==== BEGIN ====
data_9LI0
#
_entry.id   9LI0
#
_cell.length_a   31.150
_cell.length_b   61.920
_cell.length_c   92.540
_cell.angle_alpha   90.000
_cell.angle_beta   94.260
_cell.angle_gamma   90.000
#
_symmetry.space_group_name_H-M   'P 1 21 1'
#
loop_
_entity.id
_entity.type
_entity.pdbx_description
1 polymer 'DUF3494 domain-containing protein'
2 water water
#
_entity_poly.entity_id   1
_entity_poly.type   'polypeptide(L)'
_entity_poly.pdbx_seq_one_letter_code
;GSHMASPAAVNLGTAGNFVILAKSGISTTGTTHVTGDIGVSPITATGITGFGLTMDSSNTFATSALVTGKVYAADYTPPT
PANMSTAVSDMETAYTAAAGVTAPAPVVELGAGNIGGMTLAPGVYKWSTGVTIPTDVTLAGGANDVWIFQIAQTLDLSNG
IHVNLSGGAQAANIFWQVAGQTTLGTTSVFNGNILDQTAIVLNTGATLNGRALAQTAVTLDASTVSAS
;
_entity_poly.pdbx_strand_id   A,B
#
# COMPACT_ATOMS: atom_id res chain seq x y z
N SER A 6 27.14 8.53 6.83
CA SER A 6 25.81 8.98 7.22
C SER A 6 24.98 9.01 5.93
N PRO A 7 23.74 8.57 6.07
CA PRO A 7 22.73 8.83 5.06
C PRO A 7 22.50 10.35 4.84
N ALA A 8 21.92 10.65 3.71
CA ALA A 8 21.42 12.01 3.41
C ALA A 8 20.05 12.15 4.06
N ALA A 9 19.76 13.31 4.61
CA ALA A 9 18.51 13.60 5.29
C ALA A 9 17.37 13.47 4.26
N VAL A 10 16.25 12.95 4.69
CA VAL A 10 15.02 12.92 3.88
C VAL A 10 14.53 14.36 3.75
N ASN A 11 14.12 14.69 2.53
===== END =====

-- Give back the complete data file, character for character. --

data_9LI0
#
_entry.id   9LI0
#
_cell.length_a   31.150
_cell.length_b   61.920
_cell.length_c   92.540
_cell.angle_alpha   90.000
_cell.angle_beta   94.260
_cell.angle_gamma   90.000
#
_symmetry.space_group_name_H-M   'P 1 21 1'
#
loop_
_entity.id
_entity.type
_entity.pdbx_description
1 polymer 'DUF3494 domain-containing protein'
2 water water
#
_entity_poly.entity_id   1
_entity_poly.type   'polypeptide(L)'
_entity_poly.pdbx_seq_one_letter_code
;GSHMASPAAVNLGTAGNFVILAKSGISTTGTTHVTGDIGVSPITATGITGFGLTMDSSNTFATSALVTGKVYAADYTPPT
PANMSTAVSDMETAYTAAAGVTAPAPVVELGAGNIGGMTLAPGVYKWSTGVTIPTDVTLAGGANDVWIFQIAQTLDLSNG
IHVNLSGGAQAANIFWQVAGQTTLGTTSVFNGNILDQTAIVLNTGATLNGRALAQTAVTLDASTVSAS
;
_entity_poly.pdbx_strand_id   A,B
#
# COMPACT_ATOMS: atom_id res chain seq x y z
N SER A 6 27.14 8.53 6.83
CA SER A 6 25.81 8.98 7.22
C SER A 6 24.98 9.01 5.93
N PRO A 7 23.74 8.57 6.07
CA PRO A 7 22.73 8.83 5.06
C PRO A 7 22.50 10.35 4.84
N ALA A 8 21.92 10.65 3.71
CA ALA A 8 21.42 12.01 3.41
C ALA A 8 20.05 12.15 4.06
N ALA A 9 19.76 13.31 4.61
CA ALA A 9 18.51 13.60 5.29
C ALA A 9 17.37 13.47 4.26
N VAL A 10 16.25 12.95 4.69
CA VAL A 10 15.02 12.92 3.88
C VAL A 10 14.53 14.36 3.75
N ASN A 11 14.12 14.69 2.53